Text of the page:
Ultra running, strange sport

Ultra running is surely bipolar.  We all experience at some time (sometimes more in some of us than others) the realization that we have gone as far as we can with our (limited) skills and that we will now enjoy the 4 miler and a good golf game.  Absolutely; non-negotiable; we have learned our lesson and will now justifiably move on with our lives.  We will be grateful for what we have been able to in this sport and realize an honorable end.  Yes!  The revelation usually comes somewhere between half to three fourths of the way through (another) unsuccessful (DNF) ultra.  Yes!  How long can the DNF’s go on?  When will the inevitable be recognized and accepted?  When will it be OK to accept our limitations?

Beats me!  I’m now 68 and in the best of times, my ultra finishes were the result of very hard work and still finishing in the very back of the pack.  My last “official” finishes were at age 60 with WS and Wasatch.  The next year I finished WS, but 9 minutes over the 30-hour limit.  The next year I got to 97 miles at Massanutten and recognized, for the first time, the impact of a collapsing scoliotic spine.  No more (official) 100 mile finishes.  None for the past 8 years.  Three years ago my knee kicked back requiring surgery and the recognition of “arthritis.”  I have been able to complete some 50 K’s and even 50 miles, but slowly.  But no 100 milers.

And so it was yesterday that I DNF’d for the third time, our local Burning River 100 Mile Endurance Run.  The conditions were as good as it gets for Cleveland in the mid-summer.  But the really severe cramping in my legs and thigh eventually brought me to a stop at mile 46.5.  Funny thing, that is exactly what happened to me last year and is the only race where I have had trouble with cramping; none with Promise Land and none with Laurel Highlands.  Funny!  Strange!  And yes, I took enough salt and fluids (and not too much aka: Tim Noakes).  But I FINALLY realized my limits and realized that I was thankful for the time I have had with ultras and now I will be happy with regular runs of 4 and 5 miles and maybe the occasional 50 K.  Yep.  I finally came to grips with time and age and the “stuff” that accompanies both.  That is actually a “freeing” epiphany.  Time to move on; no conflicts with job and home; time to finally work on my golf game.  Freeing!  I slept well.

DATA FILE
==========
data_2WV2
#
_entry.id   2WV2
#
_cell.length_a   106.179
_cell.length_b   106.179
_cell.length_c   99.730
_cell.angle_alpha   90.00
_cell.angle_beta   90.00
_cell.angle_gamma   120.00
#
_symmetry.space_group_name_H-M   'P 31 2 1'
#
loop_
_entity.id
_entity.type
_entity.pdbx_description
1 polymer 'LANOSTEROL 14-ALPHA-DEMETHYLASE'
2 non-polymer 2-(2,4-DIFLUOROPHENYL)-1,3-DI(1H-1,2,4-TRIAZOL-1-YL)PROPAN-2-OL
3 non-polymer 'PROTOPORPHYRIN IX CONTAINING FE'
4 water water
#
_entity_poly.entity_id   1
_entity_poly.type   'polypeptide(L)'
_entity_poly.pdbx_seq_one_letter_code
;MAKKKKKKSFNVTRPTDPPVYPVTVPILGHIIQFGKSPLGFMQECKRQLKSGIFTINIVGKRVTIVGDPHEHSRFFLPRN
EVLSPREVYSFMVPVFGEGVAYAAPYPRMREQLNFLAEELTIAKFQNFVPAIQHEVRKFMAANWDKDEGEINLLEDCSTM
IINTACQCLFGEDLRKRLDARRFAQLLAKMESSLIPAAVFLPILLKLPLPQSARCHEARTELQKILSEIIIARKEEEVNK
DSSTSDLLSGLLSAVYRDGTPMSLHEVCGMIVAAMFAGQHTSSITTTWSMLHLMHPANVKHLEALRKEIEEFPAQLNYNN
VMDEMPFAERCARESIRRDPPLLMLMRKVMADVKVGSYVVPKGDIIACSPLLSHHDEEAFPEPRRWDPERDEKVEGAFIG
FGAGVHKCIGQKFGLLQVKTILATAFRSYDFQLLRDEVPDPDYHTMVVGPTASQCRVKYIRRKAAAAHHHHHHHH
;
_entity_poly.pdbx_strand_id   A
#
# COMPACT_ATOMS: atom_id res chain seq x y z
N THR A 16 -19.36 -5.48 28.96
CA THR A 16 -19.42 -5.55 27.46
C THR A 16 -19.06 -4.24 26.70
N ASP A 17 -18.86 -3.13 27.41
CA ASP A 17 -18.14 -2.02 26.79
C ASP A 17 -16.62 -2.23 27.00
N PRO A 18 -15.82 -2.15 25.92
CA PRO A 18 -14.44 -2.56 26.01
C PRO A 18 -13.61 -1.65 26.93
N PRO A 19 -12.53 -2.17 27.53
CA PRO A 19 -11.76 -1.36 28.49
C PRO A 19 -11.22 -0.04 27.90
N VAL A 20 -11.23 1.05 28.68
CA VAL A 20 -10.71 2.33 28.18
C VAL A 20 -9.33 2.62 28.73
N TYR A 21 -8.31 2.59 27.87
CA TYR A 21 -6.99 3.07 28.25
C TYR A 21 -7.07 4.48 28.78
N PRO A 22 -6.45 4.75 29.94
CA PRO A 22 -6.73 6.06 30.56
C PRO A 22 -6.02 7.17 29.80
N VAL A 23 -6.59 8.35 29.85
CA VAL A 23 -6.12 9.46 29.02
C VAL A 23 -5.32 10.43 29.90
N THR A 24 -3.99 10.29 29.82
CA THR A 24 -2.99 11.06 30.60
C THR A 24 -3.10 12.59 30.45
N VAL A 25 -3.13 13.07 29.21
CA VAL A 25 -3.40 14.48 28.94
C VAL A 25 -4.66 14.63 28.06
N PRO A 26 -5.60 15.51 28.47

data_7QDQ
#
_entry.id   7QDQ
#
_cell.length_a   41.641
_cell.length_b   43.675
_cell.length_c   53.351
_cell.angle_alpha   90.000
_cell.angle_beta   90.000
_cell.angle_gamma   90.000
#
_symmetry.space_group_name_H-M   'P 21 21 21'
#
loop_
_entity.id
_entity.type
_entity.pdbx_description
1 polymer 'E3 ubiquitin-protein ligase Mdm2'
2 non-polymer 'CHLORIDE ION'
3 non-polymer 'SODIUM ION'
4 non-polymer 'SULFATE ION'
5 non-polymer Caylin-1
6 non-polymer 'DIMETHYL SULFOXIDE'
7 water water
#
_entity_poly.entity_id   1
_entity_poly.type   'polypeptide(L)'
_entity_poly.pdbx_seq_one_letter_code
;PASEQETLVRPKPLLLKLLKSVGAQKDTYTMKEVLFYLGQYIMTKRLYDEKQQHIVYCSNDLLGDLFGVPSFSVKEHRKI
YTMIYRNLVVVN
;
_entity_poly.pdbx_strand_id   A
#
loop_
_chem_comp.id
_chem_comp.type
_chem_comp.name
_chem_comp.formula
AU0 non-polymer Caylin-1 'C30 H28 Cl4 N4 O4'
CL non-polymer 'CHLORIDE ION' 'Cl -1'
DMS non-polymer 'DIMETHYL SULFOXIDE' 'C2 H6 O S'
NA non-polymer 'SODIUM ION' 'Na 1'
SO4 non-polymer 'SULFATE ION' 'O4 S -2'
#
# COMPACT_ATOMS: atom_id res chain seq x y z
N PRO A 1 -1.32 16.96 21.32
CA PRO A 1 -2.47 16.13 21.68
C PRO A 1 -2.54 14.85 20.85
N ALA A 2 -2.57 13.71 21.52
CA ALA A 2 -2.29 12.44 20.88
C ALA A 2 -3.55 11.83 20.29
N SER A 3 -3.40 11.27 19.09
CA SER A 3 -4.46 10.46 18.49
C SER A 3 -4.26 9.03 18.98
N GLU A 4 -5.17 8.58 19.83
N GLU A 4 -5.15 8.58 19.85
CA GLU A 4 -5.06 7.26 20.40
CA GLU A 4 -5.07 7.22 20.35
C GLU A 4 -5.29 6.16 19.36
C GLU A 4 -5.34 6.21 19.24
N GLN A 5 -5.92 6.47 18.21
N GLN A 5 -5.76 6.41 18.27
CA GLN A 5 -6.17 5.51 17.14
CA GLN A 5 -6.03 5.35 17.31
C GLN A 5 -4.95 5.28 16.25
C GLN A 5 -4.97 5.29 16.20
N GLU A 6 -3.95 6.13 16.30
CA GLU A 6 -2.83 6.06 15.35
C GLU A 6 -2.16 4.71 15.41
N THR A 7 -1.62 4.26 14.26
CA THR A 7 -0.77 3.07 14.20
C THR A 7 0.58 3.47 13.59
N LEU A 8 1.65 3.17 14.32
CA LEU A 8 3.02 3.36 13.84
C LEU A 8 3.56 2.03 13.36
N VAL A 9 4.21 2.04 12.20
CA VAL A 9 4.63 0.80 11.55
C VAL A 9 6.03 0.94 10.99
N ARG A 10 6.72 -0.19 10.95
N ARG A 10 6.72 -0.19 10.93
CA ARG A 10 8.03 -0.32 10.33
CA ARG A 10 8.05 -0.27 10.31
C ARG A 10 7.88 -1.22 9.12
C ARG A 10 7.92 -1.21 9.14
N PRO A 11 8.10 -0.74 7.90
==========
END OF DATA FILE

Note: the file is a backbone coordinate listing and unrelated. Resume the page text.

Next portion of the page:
But then came the day after.  Ah, the “day after” and ultra DNF.  Disappointing, but now comes (again), hope.  Hope and the “recognition” that I think I have figured out the reason for my last two DNF’s; the leg cramps.  I really don’t enjoy extended running.  I enjoy the physicality of the variable running and walking dictated by the hills and variable terrain of trail ultras.  I actually enjoyed the push up Apple Orchard Falls at Promise Land.  Yep.  But I hate the long flat stretches of JFK and the long runs on our own Tow Path that parallels the Ohio Canal.  And so, my long “runs” are really run/walk “runs” within our hilly Metro Park system.  But the Burning River 100 has lots of extended running.  In fact the first 20 + miles are all about “running.”  So now I know the “why” of my DNF’s.  I understand.  Just maybe if I train differently (and work on CORE strengthening); just maybe I can still do it.  Actually, not just “maybe,” but I really know with the proper preparation (and a little ultra luck with the weather and with injury), I can do it!  And as for my golf game; well that’s always an option, should I ever truly realize that it is time to “move on.”

Ultra running, strange sport.

Jack Andrish
July 29, 2012